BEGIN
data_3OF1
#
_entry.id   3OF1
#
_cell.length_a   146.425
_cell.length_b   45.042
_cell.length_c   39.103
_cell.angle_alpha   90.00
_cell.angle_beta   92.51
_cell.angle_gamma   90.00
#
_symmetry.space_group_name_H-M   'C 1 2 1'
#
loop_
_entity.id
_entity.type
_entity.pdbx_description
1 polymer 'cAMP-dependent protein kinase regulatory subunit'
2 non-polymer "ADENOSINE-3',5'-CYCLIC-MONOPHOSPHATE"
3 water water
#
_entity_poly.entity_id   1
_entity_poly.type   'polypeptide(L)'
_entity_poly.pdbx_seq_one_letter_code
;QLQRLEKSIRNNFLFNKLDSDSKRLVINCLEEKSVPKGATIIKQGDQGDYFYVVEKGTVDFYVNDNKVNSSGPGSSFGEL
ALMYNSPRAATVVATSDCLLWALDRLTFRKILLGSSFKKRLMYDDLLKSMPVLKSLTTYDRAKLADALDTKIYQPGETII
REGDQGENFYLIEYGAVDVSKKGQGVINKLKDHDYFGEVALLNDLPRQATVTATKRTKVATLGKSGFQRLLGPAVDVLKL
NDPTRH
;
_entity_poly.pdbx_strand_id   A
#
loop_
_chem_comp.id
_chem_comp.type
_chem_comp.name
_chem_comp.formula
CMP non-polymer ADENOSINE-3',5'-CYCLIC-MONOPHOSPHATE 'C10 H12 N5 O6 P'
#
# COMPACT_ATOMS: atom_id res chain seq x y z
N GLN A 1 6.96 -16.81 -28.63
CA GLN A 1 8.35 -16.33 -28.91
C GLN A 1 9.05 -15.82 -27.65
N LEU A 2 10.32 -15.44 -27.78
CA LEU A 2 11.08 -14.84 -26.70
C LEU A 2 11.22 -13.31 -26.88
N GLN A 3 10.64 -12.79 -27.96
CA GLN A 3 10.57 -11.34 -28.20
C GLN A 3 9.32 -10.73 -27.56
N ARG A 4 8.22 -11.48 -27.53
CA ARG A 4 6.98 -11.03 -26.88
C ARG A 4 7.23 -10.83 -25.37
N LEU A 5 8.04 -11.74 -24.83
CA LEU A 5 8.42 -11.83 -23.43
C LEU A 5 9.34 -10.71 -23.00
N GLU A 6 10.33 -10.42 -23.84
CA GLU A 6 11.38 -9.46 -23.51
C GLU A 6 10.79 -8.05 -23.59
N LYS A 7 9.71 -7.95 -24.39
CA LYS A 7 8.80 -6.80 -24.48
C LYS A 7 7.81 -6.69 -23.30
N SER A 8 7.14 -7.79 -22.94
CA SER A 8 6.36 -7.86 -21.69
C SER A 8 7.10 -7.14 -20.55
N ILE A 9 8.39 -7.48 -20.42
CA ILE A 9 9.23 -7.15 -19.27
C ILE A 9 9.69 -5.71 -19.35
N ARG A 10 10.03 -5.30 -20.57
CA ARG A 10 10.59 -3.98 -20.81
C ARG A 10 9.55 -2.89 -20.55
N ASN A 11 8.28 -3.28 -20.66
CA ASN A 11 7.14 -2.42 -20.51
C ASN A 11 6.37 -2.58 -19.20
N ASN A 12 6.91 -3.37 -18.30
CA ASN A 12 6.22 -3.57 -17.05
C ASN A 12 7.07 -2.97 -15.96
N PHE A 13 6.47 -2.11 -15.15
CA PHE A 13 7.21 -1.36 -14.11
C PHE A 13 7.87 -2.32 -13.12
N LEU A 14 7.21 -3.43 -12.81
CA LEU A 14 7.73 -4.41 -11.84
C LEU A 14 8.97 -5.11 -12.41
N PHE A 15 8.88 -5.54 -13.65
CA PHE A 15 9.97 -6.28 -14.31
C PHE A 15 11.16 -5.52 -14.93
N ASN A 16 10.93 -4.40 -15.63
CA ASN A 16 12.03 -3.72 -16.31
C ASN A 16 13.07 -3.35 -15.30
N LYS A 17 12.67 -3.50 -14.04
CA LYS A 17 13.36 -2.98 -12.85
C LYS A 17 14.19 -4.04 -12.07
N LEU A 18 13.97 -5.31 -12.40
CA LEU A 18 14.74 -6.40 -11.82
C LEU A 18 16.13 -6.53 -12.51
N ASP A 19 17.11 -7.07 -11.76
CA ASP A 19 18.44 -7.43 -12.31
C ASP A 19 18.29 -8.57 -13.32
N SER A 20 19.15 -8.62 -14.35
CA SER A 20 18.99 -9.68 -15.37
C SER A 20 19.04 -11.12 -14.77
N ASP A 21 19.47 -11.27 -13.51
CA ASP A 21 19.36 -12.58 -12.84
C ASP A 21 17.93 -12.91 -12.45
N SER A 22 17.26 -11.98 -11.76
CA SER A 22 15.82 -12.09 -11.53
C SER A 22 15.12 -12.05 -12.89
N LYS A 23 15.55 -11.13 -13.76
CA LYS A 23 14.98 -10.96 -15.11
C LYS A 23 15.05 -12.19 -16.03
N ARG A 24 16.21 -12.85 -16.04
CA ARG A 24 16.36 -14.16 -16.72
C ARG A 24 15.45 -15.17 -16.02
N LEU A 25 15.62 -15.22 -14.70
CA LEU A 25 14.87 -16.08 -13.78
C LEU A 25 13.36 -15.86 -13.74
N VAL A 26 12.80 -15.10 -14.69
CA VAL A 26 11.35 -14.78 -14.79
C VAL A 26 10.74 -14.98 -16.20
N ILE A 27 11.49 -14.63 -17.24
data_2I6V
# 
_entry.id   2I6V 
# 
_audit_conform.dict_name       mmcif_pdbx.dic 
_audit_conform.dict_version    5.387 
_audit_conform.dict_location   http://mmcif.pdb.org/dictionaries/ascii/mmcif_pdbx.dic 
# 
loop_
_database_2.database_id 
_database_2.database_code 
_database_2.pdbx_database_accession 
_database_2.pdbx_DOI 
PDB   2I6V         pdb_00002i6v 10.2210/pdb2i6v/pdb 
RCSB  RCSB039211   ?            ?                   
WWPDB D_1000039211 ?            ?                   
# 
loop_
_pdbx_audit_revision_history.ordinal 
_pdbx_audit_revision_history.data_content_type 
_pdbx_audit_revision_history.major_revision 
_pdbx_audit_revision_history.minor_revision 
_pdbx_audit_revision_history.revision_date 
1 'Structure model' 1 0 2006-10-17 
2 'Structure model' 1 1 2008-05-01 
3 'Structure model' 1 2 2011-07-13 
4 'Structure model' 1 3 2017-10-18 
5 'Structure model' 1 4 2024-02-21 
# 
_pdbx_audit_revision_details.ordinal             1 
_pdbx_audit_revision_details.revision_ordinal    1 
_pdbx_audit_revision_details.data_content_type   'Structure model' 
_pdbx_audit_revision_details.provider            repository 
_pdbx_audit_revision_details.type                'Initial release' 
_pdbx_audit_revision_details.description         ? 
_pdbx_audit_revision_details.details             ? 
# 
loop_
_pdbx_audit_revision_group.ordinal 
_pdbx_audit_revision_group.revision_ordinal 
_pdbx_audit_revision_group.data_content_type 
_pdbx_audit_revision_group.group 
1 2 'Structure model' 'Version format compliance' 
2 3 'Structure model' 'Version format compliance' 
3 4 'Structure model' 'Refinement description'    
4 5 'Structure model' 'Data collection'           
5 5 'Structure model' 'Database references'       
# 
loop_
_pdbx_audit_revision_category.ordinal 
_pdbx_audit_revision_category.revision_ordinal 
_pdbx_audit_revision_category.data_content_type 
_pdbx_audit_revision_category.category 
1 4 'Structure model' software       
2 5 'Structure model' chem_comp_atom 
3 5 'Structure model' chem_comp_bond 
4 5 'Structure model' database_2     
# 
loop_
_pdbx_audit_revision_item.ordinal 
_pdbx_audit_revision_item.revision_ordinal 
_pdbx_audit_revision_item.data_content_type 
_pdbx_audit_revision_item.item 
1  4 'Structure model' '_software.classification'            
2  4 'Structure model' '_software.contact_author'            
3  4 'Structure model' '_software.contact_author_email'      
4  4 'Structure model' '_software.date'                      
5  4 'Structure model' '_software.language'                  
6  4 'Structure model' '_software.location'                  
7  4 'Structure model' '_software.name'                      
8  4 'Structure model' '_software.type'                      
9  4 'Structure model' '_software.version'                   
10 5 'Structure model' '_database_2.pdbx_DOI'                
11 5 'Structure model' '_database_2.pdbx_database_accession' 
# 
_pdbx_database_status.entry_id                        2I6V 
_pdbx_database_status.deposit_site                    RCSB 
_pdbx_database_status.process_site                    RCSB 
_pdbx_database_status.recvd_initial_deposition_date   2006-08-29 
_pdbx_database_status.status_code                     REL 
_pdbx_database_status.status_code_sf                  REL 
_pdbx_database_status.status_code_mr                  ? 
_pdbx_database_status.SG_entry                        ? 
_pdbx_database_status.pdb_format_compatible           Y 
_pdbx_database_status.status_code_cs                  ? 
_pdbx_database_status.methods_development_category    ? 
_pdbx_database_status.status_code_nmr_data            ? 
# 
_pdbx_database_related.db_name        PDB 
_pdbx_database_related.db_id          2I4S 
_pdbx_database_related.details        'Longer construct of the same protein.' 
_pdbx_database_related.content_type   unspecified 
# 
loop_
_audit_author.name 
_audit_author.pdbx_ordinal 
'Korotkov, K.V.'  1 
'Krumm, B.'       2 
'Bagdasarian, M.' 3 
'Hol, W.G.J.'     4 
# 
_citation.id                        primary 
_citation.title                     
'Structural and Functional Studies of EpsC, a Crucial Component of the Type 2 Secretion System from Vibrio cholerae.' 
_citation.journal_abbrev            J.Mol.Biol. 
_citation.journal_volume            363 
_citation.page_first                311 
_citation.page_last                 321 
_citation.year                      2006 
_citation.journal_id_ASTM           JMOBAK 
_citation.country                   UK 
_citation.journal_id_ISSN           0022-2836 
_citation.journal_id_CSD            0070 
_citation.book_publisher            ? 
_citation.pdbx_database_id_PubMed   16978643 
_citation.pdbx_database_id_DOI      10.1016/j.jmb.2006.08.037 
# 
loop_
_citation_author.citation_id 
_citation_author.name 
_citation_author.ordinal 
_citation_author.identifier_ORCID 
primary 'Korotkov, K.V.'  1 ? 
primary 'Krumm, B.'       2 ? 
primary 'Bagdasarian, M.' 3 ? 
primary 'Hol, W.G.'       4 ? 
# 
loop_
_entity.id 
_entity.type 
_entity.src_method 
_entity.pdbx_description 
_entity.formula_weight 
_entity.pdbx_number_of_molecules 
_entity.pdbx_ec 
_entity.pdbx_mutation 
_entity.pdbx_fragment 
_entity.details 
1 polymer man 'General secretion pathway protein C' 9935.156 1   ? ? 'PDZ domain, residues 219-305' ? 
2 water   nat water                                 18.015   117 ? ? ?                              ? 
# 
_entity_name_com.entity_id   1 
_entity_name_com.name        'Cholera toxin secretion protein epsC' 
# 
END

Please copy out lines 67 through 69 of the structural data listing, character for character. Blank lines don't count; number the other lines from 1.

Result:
N ARG A 10 10.03 -5.30 -20.57
CA ARG A 10 10.59 -3.98 -20.81
C ARG A 10 9.55 -2.89 -20.55